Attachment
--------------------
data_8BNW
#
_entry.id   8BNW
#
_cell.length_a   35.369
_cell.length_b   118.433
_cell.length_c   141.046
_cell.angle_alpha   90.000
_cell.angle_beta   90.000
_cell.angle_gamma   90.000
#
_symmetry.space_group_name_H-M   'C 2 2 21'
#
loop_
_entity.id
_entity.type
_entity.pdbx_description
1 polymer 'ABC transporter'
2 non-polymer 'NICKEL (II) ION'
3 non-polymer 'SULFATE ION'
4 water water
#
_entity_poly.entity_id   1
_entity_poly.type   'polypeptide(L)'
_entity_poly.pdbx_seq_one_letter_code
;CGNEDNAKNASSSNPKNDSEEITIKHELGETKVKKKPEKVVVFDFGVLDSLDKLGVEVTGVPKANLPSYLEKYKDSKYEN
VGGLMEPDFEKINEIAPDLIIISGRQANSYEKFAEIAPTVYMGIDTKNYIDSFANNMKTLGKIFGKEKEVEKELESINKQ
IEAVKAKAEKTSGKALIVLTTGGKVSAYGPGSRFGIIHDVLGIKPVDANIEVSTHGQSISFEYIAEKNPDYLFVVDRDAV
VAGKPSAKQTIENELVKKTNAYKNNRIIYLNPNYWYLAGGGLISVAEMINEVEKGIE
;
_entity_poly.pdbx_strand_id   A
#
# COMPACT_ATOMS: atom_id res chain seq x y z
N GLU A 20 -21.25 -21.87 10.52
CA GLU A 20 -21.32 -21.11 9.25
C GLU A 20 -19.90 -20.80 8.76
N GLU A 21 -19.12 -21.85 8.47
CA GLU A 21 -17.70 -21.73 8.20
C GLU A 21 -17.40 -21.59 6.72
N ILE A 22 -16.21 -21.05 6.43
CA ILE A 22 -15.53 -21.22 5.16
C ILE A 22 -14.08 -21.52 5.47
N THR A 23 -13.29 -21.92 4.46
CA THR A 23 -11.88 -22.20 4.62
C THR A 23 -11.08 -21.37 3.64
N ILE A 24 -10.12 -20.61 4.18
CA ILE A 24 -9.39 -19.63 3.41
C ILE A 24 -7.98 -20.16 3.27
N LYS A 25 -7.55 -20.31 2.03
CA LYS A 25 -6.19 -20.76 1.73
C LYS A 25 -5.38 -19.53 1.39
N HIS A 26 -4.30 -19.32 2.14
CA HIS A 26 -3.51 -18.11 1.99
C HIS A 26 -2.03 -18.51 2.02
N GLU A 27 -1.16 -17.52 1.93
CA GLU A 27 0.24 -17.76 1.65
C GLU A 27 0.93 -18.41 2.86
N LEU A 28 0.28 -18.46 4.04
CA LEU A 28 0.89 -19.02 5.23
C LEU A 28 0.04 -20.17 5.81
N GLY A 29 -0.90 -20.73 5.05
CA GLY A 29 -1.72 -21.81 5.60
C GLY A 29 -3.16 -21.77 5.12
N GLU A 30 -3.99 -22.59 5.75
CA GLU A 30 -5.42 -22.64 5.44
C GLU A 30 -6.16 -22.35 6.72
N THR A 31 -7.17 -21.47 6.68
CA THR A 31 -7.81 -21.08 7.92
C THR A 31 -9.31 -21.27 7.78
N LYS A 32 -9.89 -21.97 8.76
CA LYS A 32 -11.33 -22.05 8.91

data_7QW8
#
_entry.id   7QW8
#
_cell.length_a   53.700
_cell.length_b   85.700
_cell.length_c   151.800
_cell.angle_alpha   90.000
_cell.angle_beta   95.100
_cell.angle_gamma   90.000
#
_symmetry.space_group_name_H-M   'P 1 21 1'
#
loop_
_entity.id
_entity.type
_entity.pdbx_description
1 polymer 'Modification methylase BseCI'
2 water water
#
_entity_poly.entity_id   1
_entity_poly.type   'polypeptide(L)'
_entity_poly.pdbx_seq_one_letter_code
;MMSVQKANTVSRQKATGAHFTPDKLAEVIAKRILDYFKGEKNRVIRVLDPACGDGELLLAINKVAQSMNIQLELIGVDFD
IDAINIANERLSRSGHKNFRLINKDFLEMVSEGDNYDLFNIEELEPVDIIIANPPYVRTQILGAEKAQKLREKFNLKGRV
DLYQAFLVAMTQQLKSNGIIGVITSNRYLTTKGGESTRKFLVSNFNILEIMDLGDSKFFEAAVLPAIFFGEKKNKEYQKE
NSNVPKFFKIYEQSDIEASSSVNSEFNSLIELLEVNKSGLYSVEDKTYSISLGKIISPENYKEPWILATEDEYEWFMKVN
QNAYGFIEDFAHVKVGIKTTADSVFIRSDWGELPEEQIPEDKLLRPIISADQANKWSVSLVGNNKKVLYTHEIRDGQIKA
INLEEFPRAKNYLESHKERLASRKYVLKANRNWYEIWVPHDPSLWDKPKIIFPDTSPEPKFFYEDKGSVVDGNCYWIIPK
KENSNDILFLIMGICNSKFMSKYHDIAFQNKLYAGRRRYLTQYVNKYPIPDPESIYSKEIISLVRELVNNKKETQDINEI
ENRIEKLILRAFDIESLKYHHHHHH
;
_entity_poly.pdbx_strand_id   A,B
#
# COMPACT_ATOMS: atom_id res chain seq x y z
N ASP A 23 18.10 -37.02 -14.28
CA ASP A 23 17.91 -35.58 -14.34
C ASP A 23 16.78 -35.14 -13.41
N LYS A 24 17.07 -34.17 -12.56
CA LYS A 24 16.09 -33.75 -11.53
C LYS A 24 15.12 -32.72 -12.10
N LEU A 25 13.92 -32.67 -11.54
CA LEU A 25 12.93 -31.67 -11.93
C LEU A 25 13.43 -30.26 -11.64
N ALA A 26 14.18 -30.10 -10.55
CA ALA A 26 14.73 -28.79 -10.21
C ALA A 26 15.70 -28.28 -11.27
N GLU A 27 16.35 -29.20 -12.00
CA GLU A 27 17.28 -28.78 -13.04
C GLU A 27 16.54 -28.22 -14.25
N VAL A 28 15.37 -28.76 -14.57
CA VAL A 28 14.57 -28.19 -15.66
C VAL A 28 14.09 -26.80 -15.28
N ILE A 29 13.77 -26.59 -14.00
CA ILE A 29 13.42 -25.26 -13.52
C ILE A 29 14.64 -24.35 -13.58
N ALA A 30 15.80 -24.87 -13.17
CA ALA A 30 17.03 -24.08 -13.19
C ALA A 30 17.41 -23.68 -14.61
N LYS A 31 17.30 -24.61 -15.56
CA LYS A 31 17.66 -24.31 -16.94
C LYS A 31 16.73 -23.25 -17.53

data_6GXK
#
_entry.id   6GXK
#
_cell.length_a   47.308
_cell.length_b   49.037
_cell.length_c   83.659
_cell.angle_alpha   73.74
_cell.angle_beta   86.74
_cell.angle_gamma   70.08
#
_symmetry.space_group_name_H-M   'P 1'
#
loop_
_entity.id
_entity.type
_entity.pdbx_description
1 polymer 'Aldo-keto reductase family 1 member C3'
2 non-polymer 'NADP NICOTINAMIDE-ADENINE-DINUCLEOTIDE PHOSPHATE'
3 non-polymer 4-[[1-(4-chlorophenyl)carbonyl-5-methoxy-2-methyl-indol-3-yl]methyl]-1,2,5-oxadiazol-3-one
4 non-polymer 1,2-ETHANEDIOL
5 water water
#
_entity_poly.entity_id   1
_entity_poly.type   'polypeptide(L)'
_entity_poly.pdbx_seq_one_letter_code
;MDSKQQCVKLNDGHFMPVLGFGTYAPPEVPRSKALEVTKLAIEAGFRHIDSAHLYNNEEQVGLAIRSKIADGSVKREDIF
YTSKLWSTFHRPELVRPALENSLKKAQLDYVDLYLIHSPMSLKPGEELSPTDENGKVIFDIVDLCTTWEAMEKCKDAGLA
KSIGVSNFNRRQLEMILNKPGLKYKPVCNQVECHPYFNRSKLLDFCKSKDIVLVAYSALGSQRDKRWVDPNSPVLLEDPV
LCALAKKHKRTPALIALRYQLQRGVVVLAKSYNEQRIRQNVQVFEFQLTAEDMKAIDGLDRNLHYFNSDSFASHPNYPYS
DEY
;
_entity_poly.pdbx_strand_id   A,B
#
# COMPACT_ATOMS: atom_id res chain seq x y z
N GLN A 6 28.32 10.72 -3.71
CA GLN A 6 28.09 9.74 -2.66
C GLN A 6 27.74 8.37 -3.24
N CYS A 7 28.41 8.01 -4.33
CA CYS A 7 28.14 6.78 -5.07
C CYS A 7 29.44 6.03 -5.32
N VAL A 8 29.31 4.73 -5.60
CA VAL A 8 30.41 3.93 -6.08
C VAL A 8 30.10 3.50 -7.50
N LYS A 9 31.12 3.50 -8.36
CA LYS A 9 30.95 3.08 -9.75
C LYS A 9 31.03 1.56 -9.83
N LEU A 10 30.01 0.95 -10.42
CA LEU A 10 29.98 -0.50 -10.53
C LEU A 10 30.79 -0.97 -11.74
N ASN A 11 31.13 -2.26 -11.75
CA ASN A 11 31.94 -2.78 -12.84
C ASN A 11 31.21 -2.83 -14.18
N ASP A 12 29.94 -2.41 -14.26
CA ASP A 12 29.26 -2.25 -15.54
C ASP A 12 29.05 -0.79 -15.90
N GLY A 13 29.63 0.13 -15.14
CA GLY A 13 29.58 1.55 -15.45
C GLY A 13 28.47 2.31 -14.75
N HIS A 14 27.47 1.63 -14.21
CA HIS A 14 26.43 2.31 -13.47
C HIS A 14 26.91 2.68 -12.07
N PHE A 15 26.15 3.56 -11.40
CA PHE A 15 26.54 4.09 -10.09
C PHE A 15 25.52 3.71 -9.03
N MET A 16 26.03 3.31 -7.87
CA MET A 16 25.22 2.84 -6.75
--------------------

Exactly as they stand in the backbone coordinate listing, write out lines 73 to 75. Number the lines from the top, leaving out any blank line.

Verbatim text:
#
_entry.id   7QW8
#